Product info (from Goodreads):
In 1987, Nete Hermansen plans revenge on those who abused her in her youth, including Curt Wad, a charismatic surgeon who was part of a movement to sterilize wayward girls with ‘bad genes’ in 1950s Denmark.
More than twenty years later, Detective Carl Mørck already has plenty on his mind when he is presented with the case of a brothel owner, a woman named Rita, who went missing in the eighties: New evidence has emerged in the case that destroyed the lives of his two partners—the case that sent Carl to Department Q.
But when Carl’s assistants, Assad and Rose, learn that numerous other people disappeared around the same weekend as Rita, Carl takes notice. As they sift through the disappearances, they get closer and closer to Curt Wad, who is more determined than ever to see the vision of his youth take hold and whose brutal treatment of Nete and others like her is only one small part of his capacity for evil.
I jumped in the middle of the series and never experienced any problems so, I suppose, this part can be considered a stand-alone novel. Which is good. There were some short infodumps concerning Mork’s previous life and incoming divorce but I took them in my stride.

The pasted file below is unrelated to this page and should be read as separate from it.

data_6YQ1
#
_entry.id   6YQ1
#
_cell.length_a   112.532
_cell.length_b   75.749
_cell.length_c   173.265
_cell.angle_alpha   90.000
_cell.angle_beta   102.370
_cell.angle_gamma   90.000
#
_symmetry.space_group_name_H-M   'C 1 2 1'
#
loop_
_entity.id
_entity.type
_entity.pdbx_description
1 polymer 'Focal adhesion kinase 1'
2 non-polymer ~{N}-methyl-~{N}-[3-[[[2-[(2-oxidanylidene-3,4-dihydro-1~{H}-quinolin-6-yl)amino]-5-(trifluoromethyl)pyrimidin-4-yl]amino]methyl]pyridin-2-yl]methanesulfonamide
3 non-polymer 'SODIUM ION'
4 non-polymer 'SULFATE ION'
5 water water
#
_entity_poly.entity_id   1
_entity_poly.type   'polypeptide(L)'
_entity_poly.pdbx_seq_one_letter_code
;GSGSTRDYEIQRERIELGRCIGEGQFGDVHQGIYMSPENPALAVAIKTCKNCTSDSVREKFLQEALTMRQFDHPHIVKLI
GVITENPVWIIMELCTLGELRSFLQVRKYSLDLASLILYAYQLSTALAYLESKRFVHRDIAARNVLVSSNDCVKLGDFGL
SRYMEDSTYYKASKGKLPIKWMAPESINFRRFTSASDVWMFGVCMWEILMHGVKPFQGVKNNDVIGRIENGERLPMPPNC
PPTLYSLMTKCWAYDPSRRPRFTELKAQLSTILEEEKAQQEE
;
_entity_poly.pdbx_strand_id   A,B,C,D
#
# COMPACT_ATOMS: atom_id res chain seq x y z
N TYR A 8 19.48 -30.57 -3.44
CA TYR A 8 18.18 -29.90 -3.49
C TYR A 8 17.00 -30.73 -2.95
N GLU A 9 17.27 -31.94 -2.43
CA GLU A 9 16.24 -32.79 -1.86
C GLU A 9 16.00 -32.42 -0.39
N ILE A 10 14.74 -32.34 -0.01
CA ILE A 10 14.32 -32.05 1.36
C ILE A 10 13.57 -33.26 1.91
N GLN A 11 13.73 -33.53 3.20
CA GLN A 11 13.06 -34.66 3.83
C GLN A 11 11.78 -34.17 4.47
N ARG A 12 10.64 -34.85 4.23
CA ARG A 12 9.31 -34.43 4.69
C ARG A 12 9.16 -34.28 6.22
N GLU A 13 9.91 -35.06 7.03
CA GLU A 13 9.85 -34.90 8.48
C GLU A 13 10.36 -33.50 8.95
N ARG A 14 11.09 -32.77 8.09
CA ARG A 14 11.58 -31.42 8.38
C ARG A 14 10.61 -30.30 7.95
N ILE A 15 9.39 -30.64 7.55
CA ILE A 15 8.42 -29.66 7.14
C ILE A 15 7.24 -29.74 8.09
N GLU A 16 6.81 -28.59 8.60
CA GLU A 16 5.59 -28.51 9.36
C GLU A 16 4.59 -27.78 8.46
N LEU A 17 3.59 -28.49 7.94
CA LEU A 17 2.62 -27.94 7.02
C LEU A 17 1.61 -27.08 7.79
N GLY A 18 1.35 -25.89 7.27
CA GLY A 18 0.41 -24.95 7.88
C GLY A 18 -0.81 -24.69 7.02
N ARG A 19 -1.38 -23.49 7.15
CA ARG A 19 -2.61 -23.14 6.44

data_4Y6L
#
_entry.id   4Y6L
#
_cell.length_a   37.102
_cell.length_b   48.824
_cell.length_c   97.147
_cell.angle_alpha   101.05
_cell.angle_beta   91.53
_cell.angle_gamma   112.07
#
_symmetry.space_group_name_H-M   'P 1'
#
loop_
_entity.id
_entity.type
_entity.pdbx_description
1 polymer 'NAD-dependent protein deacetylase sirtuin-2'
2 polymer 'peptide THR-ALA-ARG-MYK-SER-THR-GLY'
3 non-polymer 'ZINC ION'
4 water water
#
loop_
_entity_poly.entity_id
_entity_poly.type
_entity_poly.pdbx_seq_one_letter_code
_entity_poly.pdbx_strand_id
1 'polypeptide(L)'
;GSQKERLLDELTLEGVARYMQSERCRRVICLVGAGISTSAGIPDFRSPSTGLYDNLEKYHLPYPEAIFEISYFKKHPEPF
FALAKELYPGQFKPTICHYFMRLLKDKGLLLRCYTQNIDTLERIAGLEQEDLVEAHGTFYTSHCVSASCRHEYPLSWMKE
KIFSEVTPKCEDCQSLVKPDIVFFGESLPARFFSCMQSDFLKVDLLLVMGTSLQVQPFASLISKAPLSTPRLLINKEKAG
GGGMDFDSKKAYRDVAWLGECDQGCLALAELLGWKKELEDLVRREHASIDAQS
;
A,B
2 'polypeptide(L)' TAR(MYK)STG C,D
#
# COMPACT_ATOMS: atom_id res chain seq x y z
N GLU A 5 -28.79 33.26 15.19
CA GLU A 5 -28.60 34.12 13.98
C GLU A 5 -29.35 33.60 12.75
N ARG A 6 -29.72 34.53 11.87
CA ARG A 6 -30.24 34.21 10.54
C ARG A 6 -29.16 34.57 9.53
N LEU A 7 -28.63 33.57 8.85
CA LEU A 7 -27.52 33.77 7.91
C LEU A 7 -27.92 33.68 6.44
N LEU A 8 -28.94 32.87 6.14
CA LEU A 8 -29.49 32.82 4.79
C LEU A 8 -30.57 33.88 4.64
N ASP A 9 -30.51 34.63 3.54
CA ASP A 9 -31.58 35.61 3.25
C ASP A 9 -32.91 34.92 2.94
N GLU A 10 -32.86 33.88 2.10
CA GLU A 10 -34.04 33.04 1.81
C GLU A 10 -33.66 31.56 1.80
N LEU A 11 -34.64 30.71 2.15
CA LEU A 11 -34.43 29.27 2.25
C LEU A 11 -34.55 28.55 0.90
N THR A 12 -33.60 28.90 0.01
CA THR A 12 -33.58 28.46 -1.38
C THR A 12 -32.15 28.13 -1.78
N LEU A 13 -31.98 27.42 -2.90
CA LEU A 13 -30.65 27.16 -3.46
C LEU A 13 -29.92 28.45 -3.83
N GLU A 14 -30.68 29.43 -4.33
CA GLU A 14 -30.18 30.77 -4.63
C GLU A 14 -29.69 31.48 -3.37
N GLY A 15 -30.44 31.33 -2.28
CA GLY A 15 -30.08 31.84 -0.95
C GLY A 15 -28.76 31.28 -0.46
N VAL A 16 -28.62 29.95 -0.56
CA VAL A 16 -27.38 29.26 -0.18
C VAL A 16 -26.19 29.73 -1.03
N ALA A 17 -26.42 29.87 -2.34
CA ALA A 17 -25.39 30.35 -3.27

The first general remark: there is no real mystery per se and I didn’t like that. We know from the very beginning that Nete Hermansen, a rich widow, decided to avenge herself and murder several people who had made her early life truly hellish. We just lack details and Carl Mork, helped by his colleagues, Assad and Rose, is going to investigate. After all he leads a special police unit which deals with old, unresolved, strange cases. A disappearance of five people in a very short period of time should be considered strange for sure.
My second general remark: neither Nete, nor her nemezis, Curt Wad, were especially intelligent or resourceful in their dealings. It is always a drag in crime stories, at least in my opinion, when the perpetrators are rather dumb and their plans – easy to guess. Nete’s nefarious preparations to shorten lives of her old enemies were ridiculous mainly because a) she was a woman in her fifties, not exactly young or fit, b) she didn’t think of one hundred little things which could go wrong (I am being deliberately vague because otherwise this review would be one big spoiler). Curt Wad’s ‘hidden’ documentation almost begged to be discovered.
Neither good nor especially bad example of ‘Nordic’ or ‘Scandinavian’ crime story with rather dumb characters and a non-mystery. I am not inclined to check the rest of the series, thank you very much. Meh.